Are ankle mobility issues limiting your ability to train effective, or worse, predisposing you to injuries? Here are 10 exercises to help you improve your ankle mobility quickly and effectively.

These drills will address potential joint restrictions, soft tissue tone and tightness, and of course teach you how to incorporate movement to solidify your new found ankle mobility. Stop letting ankle mobility restrictions hinder your movement, address them intelligently with these tools for short term function and long term solutions.

Problems In Your Big Lifts? Don’t Overlook Ankle Mobility

Squatting and hip hinging are great movements for creating strength, power, and improving injury resiliency.  Any type of squat, deadlift, or lunging variation are typically found in most training programs ranging from the Olympic athlete to the average Joe. When performed with proper technique, they can bring added benefit to most people’s exercise routines. What do these staple movements also have in common? The need for clean and crisp ankle mobility and stability.

squat deadlift

Those movements work at developing strength and power through the hamstrings, quadriceps, adductors, and gluteal muscle groups.  

One area of the lower body kinetic chain that often times goes unnoticed is the ankle. Even though the aforementioned movements are either hip or knee dominant movements, the ankle can be the linchpin of dysfunction which can create positive adaptations or create havoc farther up the kinetic chain.

As stated by Gray Cook and Mike Boyle in the Joint by Joint Approach, the ankle, specifically, the talocrural joint, needs to be a mobile joint in the sagittal plane. If it is not mobile, then other adjacent areas such as the midfoot or knee can and will compensate to adjust for that lack of mobility.  

joint by joint approach

For squatting variations, ideally, 40 degrees of dorsiflexion is needed for adequate ankle mobility.

A quick and simple way to test for this is to perform the Knee to Wall Test. Check it out below:

Here’s how to perform this simple test in a little more detail.

Place your foot on a tape strip that is 4 inches away from the wall.  With your foot in a neutral position, attempt to touch your knee to the wall without going into valgus or varus collapse. Do not let your heel come off the ground.

If you can perform this without letting the knee move medially/laterally OR letting your heel come off the ground, you have the pre-requisite ankle mobility to be performing lower body training.

The Origins of Ankle Mobility Restrictions

Now, the majority of people do not have adequate ankle mobility.  There can be a few reasons for that including bony limitations, decreased joint mobility at the talocrural joint or tibiofibular joint. It could also be caused by increased soft tissue tone in soleus, flexor hallicus longus, flexor digitorum or posterior tibialis muscle groups. 

But to organize the different presentations and origins of mobility restrictions, lets review these one by one in greater depth starting with bony limitations.

Bony Limitations

There can be osteophyte, aka “Bone Spurs”, that have formed in joint spaces or near the joints of the foot and ankle that can create limitations to ankle dorsiflexion mobility.  The only way to determine for sure if there is bone limiting mobility is through radiographic imaging aka x-ray.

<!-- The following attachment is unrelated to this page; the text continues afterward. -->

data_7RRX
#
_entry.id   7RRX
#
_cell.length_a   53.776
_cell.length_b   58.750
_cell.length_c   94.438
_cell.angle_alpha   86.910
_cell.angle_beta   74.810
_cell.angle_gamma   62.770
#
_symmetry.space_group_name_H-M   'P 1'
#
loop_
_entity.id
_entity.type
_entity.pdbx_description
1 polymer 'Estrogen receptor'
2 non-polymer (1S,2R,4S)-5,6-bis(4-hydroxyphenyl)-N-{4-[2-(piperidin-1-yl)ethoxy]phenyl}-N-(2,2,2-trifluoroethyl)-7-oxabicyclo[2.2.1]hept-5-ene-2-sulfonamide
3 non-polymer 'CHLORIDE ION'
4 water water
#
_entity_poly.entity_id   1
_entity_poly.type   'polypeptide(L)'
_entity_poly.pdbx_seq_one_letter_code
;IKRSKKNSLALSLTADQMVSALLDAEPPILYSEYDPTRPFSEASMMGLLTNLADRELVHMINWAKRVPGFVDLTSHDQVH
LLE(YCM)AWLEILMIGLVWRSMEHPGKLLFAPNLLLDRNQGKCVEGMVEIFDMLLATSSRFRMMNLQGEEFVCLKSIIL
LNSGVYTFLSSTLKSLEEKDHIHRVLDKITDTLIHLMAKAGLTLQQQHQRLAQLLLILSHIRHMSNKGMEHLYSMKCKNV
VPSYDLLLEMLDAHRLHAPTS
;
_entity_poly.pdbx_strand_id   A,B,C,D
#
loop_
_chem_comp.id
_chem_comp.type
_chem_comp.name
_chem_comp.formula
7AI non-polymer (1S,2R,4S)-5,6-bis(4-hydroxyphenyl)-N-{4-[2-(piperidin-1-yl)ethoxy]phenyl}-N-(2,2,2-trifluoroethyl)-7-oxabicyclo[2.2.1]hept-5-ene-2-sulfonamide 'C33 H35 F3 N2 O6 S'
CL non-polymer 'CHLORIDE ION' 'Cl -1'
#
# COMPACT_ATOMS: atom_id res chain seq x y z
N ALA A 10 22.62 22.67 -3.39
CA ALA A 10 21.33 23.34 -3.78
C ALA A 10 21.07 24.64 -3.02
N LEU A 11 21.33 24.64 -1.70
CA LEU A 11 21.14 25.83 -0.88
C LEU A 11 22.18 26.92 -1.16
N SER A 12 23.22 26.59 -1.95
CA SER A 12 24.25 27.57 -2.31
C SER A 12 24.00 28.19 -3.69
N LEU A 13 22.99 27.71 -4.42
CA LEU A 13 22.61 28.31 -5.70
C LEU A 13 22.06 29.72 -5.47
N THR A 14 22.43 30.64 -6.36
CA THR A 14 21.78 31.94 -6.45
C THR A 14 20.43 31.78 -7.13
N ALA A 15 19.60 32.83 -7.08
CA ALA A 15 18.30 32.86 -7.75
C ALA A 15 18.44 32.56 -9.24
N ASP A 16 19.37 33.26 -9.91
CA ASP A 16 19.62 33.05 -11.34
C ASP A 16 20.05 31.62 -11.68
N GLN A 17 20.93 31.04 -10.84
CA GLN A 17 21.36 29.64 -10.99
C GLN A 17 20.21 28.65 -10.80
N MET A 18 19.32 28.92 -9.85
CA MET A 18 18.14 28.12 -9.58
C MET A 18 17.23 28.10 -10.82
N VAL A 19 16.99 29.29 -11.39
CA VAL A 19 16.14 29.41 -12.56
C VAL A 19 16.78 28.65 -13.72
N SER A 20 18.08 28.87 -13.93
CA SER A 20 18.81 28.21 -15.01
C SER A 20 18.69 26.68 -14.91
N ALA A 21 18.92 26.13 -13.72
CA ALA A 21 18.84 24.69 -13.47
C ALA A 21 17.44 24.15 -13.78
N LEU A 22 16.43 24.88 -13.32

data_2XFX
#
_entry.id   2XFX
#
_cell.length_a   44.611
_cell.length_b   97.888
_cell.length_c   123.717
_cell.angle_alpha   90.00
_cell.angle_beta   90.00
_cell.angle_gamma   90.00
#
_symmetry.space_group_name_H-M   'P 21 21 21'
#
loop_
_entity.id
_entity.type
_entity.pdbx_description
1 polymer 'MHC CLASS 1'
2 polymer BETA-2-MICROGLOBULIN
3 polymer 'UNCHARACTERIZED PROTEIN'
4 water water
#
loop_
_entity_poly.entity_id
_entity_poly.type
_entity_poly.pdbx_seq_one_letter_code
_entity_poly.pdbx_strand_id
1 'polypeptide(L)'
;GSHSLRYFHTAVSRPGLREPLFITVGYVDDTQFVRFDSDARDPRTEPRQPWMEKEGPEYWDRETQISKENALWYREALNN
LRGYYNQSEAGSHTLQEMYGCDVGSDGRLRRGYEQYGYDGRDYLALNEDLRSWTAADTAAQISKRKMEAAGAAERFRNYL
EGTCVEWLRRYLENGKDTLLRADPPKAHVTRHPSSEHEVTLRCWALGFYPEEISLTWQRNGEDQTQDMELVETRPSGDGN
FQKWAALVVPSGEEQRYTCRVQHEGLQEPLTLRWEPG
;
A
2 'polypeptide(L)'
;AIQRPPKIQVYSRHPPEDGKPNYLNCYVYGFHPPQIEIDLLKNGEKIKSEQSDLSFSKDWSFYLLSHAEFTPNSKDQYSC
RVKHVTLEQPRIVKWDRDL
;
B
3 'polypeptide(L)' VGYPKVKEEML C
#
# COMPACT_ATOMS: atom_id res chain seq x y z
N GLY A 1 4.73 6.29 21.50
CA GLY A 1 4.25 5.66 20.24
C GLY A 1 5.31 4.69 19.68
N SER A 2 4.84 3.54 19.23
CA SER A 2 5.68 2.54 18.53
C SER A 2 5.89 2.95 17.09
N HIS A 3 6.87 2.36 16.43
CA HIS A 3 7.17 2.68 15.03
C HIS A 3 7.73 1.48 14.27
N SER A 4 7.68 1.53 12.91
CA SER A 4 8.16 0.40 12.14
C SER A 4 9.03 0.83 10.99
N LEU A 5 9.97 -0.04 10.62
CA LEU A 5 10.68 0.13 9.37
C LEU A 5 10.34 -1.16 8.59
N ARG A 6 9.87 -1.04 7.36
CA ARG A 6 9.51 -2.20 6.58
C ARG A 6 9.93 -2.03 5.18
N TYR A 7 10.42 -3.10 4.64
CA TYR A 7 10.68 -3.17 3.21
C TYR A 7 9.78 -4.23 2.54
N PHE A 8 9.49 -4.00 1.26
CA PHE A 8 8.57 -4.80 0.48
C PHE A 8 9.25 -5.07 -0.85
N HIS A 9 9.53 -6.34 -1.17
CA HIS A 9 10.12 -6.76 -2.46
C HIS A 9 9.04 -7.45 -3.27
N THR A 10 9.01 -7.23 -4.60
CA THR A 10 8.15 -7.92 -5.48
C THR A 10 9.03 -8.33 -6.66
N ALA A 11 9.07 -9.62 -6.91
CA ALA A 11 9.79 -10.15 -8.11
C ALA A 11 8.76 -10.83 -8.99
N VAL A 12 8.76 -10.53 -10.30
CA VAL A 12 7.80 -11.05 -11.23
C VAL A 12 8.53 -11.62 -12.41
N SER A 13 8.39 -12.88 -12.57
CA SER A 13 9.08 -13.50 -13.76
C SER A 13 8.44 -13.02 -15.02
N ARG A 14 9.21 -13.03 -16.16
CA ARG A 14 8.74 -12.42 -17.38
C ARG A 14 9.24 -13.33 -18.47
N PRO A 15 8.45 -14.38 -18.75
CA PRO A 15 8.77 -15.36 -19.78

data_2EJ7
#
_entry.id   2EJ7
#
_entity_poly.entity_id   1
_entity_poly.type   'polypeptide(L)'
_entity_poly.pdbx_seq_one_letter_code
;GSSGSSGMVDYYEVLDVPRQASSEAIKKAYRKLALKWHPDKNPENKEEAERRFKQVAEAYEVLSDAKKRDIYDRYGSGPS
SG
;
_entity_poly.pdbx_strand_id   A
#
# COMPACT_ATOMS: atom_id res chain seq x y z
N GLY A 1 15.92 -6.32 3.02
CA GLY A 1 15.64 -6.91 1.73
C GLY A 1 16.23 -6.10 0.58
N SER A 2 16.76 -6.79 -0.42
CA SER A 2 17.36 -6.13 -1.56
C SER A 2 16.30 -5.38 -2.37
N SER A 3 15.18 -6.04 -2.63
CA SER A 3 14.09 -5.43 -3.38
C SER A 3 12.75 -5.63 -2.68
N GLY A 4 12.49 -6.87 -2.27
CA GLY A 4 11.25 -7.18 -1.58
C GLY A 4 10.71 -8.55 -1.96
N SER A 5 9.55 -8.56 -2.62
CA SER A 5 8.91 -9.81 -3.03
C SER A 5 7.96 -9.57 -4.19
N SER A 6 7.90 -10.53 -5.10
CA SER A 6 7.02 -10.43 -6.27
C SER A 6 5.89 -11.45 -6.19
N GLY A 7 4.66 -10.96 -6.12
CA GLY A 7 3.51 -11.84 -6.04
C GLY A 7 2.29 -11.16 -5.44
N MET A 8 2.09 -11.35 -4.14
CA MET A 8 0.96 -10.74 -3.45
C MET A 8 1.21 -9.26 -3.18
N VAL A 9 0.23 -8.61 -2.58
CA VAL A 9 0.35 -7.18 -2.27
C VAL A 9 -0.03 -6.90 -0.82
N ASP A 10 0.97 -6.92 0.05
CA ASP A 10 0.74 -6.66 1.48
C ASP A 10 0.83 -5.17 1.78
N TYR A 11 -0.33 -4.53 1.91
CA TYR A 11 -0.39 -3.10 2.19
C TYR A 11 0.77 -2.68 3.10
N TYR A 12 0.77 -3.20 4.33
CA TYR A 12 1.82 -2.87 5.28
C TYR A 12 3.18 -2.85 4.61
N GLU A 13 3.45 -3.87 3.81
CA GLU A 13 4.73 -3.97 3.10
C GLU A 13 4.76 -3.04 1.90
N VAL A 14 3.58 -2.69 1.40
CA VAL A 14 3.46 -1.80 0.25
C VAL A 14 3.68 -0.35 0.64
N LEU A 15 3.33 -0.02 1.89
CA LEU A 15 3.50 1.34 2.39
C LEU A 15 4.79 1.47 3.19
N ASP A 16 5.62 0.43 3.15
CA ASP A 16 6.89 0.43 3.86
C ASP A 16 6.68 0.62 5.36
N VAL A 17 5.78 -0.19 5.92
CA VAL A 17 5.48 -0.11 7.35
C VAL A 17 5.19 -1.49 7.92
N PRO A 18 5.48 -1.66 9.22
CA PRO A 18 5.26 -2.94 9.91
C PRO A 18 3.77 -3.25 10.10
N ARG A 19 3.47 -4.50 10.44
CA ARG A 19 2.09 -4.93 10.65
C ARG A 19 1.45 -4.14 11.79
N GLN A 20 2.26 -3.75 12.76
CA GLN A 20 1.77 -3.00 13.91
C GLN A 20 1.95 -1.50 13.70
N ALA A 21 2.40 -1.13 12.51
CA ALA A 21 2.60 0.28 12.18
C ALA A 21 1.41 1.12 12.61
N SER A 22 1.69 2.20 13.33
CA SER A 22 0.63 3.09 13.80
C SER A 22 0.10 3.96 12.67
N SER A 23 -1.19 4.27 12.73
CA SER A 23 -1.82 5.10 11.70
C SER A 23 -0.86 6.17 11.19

If you do have some type of bony limitation in ankle dorsiflexion, stop trying to foam roll or lacrosse ball your way out of it.  The only way to change ankle mobility due to a bony limitation is through surgery.

Joint Mobility Limitations

The two common areas that we see for joint mobility limitations are at the talocrural joint aka the ankle and the tibiofibular joint.  The tibiofibular joint is where the tibia meets the fibula.  Now, most people know that if a joint, for example the ankle, doesn’t move, then that can cause issues.  But what about if a joint that isn’t the “ankle”, doesn’t move for example the tibiofibular joint.  

Well, there are other adjacent joints to the talocrural joint that need to be able to move as well and one of the those is the tibiofibular joint.  Albeit a small amount of motion, if motion is limited here, this can create a sensation of “pinching” or increased pressure at the front of the ankle when performing the knee to wall test.  

There needs to be slight internal rotation of the tibia during dorsiflexion to allow for the talus to clear the distal end of the tibia.  If the tibia can’t internally rotate, slightly, then the talus can jam into the distal end of the tibia creating a limitation in joint mobility.

If you feel a “pinching” or pressure at the front of the ankle when performing  the knee to wall test, then that is indicative of a joint mobility limitation.

Here are a few ways to improve joint mobility at the ankle:

Banded Ankle Mobilization

Key Points:

  • Place band at ankle joint line, at the level between medial and lateral malleoli
  • Place a considerable amount of tension through the band.
  • Bring knee anteriorly without letting heel rise off ground
  • Perform for 8-10 reps w/ 2-3 sec hold.
Self-Ankle Mobilization

Key Points:

  • Place web of hand at level of ankle between medial and lateral malleoli.
  • Push from front to back, or anterior to posterior as you bring your tibia anteriorly.
  • Perform for 8-10 reps w/ 2-3 sec hold.
Self Tibial Internal Rotation (IR) Mobilization

Key Points:

  • Place hands around superior aspect of tibia.
  • Compress with moderate force.
  • Internally rotate tibia as you translate tibia anteriorly.
  • Do not go into valgus collapse.  Do not perform if knee pain present with thi.
  • Perform for 8-10 reps.

Then re-test your ankle mobility using the knee to wall test.  If there has been an improvement as compared to the pre-test, then you hit the right spot.  Continue working on those mobilizations until you can reach the wall.

Increased Soft Tissue Tone

During the knee to wall test, if you feel a “tightness” or stretching in the back of your calf/achilles and cannot touch the wall from the 4 inch mark, then that is most likely due to increased soft tissue tone in the posterior aspect of the lower leg. There are various muscles that can limit ankle dorsiflexion such as the Flexor Hallucis Longus, Flexor Digitorum Longus, Soleus and Tibialis Posterior as shown below.